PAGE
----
Robert, a general contractor, is visiting his ailing wife in a nursing home. When it's time for him to leave, he has problems getting a taxi home, because of an intense snow storm. ... See full summary »
This is the tale of a sculptor named David who has a major womanizing problem. He goes to seek help from a psychiatrist, Marianna, to cure him of his obsession with women. His story of ... See full summary »
A young man (Donald) is dying of AIDS. His lover (James) asks his mother (Audrey) to go to Fayetteville, Arkansas and tell Donald's mother, who has been estranged from her son for years. Written by
Randy Goldebrg <email@example.com>
Ann-Margret writes that she and Julie Andrews were amazingly similar to the characters they were playing; while Ann-Margret was disorganized and messy, Andrews was "very much like Mary Poppins", always with a neat appearance and a tidy dressing room. See more »
Well, if wasn't was he is, he wouldn't be gonna die, would he? Would he! I hate it what he is! It turns my stomach!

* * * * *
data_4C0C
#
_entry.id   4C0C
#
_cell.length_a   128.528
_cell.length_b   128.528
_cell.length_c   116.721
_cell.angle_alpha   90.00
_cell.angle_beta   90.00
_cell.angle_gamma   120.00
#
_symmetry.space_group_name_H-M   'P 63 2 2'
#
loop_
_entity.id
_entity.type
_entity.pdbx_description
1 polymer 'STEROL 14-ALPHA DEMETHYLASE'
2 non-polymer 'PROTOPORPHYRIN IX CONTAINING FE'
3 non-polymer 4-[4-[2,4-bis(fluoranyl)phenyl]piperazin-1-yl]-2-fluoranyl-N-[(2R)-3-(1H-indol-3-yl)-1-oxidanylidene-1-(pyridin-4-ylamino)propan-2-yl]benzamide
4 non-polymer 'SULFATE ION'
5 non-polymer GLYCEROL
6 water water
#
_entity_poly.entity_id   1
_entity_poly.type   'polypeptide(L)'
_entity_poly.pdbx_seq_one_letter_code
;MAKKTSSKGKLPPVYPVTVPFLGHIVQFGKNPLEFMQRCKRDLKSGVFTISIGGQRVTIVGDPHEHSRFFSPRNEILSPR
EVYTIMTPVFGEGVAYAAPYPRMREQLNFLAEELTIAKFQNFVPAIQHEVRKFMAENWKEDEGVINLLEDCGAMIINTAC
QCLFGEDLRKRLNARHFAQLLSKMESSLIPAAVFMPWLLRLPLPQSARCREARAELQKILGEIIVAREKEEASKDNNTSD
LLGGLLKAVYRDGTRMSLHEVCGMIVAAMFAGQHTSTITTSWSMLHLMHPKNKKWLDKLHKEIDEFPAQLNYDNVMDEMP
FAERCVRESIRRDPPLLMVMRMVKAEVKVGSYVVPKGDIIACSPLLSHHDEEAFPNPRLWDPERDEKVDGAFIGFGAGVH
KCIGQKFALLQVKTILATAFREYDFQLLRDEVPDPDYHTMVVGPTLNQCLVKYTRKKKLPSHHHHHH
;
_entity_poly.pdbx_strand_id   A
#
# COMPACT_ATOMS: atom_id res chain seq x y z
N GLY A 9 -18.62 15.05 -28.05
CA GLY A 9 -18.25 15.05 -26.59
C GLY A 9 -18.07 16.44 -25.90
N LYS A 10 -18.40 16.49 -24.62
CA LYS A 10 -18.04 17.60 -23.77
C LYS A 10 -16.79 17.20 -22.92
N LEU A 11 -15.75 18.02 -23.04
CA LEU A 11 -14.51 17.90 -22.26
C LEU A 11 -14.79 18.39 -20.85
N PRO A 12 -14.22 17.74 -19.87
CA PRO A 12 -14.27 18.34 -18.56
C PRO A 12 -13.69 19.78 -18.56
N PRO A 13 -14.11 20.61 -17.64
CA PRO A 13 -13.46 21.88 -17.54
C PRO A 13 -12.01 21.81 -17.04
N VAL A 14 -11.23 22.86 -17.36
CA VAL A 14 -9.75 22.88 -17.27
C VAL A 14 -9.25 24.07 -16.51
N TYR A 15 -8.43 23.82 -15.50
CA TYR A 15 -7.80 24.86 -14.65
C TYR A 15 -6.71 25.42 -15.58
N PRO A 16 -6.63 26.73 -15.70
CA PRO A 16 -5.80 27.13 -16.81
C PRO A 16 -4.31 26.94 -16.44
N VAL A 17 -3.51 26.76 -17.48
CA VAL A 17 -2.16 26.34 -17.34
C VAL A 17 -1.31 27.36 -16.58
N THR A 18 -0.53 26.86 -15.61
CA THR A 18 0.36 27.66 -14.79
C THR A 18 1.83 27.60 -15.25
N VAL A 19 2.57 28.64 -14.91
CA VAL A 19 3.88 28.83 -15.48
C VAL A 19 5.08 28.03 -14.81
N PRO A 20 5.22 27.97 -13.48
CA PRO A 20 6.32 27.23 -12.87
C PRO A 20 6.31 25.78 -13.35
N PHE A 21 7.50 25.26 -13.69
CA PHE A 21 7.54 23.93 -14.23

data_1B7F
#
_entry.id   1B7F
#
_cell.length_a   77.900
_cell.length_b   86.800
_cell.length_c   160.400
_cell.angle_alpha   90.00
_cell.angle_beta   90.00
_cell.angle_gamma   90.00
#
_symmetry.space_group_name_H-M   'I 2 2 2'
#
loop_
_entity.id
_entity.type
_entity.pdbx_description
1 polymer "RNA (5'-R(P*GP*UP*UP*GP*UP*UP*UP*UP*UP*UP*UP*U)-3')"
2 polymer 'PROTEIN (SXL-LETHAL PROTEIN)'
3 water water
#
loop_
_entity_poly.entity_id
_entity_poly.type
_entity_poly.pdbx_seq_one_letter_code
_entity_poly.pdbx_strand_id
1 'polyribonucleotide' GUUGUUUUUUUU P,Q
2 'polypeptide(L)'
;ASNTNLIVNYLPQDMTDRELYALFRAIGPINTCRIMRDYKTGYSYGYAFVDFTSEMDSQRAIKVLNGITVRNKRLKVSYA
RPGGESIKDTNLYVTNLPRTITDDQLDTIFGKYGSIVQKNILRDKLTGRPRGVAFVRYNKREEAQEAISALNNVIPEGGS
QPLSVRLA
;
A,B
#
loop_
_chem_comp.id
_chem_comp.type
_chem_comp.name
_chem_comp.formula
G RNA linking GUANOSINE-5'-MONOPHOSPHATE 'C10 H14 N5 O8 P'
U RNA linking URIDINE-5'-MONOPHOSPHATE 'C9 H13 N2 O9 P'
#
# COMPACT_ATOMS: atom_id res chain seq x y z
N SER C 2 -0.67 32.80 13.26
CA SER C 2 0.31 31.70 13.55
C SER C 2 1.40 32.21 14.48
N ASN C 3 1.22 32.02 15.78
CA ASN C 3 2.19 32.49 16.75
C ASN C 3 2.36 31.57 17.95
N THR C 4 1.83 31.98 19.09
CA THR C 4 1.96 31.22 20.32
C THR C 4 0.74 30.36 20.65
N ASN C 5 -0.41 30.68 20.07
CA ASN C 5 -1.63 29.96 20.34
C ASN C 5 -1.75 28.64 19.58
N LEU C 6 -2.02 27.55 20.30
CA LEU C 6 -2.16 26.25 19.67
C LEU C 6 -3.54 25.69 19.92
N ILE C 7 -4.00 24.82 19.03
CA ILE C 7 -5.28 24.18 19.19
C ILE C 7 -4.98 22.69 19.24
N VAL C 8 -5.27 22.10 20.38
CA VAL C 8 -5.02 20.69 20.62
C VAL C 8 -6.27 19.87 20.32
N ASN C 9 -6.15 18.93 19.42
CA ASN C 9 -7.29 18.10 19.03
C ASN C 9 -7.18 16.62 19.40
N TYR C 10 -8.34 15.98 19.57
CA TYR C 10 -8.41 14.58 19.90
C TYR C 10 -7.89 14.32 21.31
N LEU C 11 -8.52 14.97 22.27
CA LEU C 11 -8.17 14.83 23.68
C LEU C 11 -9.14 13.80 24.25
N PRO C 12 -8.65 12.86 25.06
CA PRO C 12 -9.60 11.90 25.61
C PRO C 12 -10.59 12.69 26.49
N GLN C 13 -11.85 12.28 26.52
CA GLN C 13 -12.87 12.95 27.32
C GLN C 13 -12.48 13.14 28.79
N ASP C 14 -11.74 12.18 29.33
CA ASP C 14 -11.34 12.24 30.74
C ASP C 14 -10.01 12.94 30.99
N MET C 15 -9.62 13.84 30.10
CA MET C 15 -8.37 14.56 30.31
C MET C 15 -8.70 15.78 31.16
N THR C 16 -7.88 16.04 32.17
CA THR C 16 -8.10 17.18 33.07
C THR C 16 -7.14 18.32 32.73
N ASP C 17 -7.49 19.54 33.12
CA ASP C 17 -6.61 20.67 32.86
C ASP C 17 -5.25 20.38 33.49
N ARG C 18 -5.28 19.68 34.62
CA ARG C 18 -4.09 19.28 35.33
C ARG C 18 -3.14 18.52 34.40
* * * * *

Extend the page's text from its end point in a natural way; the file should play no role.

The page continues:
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Gay male couple in Los Angeles deals with tragedy: one partner has full-blown AIDS, and his estranged mother from Arkansas is called for; soon, the boys' mothers meet for the first time and couldn't be more dissimilar. Big-hearted TV movie made at the time 108,731 Americans had perished from AIDS, so it's realistic in this setting that everyone here would be struggling with the notion of the disease and with homosexuality in general. Julie Andrews is the wealthy, society-type who lives in a sparkling abode; Ann-Margret plays the bewigged cowgirl who's had a wild life of ups and downs. Dramatically, it might have been more interesting if the two actresses had switched roles--they're a little bit typecast--but it's a comfortable, secure match, and both women are shown to good advantage. Not so Hugh Grant as Andrews' son, looking a bit distanced from the proceedings. A small-budgeted but emotional film, dignified and even-keeled, and though Ann-Margret's character is anti-gay and refers to her son as "one of them", the movie attempts to show personal growth and is ultimately compassionate.
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